Linked by snydeq on Thu 17th Nov 2011 22:47 UTC
General Development Fatal Exception's Neil McAllister discusses why code analysis and similar metrics provide little insight into what really makes an effective software development team, in the wake of a new scorecard system employed at IBM. "Code metrics are fine if all you care about is raw code production. But what happens to all that code once it's written? Do you just ship it and move on? Hardly - in fact, many developers spend far more of their time maintaining code than adding to it. Do your metrics take into account time spent refactoring or documenting existing code? Is it even possible to devise metrics for these activities?" McAllister writes, "Are developers who take time to train and mentor other teams about the latest code changes considered less productive than ones who stay heads-down at their desks and never reach out to their peers? How about teams that take time at the beginning of a project to coordinate with other teams for code reuse, versus those who charge ahead blindly? Can any automated tool measure these kinds of best practices?"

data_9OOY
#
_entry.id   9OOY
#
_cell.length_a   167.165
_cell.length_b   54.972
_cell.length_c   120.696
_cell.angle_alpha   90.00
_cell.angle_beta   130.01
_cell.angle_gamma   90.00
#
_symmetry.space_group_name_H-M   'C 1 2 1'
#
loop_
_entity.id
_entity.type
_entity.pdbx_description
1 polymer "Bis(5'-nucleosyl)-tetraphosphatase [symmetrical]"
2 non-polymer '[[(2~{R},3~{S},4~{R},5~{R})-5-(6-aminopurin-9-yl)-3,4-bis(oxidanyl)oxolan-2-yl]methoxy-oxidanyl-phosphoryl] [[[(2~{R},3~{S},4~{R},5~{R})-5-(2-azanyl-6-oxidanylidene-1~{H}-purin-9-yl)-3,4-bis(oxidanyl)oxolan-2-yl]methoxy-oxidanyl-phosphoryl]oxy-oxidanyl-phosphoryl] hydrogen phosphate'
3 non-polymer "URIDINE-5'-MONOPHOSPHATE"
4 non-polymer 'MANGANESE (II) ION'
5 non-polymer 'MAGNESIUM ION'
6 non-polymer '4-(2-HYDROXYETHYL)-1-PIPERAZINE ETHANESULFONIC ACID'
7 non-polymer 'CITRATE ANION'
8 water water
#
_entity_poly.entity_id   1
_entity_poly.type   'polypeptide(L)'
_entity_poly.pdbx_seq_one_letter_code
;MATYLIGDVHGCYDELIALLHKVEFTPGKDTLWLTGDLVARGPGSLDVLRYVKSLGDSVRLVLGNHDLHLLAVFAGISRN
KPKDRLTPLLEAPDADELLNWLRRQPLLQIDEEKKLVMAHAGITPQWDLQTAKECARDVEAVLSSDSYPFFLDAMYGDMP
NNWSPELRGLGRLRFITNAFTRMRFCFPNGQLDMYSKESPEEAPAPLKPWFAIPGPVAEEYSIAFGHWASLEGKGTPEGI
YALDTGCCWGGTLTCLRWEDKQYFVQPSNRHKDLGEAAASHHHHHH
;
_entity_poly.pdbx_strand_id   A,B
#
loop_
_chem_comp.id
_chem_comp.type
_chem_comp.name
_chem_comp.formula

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RE: Comment by Luminair
by intangible on Fri 18th Nov 2011 17:41 UTC in reply to "Comment by Luminair"
intangible
Member since:
2005-07-06

To his point a bit, I also find that a lot of organizations start to run down the road of "performance metrics" periodically and it always seems that we start spending more time working on stuff to "keep track of metrics" instead of the actual work itself.

If I'm spending between 30% and 200% of my time updating all the tools and systems with my breakdowns of how much time I actually spent working on tasks, it doesn't seem all that efficient to me... The alternatives: lines of code, bugs fixed, scm checkins, are all so easy to game, they're not really useful either.

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